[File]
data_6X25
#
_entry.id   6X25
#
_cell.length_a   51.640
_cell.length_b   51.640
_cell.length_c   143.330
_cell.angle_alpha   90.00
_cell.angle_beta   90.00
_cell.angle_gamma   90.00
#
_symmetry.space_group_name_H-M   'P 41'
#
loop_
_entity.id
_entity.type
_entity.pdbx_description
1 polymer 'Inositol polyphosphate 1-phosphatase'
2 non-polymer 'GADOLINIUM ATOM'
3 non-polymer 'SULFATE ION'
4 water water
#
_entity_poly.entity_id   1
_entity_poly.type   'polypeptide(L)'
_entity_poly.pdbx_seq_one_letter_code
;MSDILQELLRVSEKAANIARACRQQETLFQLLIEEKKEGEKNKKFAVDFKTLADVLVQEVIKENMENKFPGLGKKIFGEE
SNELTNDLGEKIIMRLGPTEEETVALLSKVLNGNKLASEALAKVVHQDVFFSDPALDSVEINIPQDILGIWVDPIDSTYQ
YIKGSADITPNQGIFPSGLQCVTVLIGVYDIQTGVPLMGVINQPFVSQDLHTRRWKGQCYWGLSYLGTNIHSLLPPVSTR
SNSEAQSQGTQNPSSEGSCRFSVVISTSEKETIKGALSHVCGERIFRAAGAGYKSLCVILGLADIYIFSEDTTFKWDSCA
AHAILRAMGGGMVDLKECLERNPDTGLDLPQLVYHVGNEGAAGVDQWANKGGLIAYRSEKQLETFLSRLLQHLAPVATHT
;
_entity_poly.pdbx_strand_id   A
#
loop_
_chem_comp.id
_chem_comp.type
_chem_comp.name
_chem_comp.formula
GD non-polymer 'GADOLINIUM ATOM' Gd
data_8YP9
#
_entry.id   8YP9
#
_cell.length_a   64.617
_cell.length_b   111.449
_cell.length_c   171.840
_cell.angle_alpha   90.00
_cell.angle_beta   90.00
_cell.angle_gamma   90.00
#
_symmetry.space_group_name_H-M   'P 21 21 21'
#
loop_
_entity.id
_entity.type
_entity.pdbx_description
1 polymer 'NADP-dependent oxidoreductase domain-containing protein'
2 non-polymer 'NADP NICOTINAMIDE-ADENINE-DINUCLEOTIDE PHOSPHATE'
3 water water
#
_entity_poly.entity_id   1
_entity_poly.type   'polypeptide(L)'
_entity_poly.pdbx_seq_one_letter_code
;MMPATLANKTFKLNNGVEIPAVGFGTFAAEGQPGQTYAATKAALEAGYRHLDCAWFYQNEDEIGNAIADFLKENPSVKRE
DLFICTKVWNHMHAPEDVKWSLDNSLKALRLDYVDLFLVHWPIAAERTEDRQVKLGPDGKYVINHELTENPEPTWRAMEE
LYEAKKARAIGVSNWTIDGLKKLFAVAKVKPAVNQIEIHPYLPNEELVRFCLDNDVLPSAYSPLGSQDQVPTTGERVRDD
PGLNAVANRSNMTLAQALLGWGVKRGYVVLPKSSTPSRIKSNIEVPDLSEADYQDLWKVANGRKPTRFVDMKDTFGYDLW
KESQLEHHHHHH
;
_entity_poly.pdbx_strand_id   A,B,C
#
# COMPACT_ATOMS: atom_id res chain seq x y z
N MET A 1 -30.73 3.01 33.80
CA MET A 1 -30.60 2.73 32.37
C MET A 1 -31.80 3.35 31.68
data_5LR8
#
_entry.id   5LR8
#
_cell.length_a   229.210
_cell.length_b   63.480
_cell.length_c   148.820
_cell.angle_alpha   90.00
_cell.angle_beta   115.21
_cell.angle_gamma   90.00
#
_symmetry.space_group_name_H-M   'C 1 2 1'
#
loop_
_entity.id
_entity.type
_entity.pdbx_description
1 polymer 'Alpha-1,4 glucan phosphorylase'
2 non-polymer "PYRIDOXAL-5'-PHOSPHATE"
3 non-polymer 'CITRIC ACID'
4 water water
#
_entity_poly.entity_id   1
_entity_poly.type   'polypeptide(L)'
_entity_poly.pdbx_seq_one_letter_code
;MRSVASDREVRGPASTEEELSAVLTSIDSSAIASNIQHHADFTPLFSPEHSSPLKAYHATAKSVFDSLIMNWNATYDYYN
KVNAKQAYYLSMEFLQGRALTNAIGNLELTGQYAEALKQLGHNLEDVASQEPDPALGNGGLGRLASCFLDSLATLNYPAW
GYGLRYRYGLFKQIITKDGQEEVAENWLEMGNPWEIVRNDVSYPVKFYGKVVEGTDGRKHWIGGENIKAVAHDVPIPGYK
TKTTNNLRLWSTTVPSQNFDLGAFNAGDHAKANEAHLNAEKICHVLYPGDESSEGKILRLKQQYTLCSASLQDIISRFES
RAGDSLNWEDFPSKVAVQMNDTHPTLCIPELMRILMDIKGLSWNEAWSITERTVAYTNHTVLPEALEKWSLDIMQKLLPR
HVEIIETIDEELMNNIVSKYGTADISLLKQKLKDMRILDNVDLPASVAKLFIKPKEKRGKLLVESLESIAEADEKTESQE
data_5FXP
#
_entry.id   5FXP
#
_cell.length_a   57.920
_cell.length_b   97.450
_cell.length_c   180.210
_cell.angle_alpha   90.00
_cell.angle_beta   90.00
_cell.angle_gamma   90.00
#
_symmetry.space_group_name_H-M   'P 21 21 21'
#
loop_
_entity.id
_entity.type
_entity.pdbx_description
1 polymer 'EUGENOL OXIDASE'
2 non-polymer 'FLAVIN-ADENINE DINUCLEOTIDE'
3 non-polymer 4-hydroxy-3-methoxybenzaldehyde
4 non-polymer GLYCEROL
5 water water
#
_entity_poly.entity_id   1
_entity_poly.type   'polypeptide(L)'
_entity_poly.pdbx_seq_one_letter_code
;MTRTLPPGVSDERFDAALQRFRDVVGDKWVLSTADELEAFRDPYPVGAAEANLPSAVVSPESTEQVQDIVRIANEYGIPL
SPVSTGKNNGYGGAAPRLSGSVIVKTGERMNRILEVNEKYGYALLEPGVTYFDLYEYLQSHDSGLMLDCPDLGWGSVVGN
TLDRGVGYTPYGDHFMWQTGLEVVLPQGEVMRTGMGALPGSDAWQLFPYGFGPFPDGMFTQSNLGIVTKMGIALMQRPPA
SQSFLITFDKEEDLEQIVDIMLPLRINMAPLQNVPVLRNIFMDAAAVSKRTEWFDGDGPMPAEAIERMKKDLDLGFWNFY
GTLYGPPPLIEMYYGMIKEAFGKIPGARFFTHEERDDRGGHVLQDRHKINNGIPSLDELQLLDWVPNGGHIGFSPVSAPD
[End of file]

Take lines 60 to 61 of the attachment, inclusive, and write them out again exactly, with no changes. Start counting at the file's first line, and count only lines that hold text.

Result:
#
_entity_poly.entity_id   1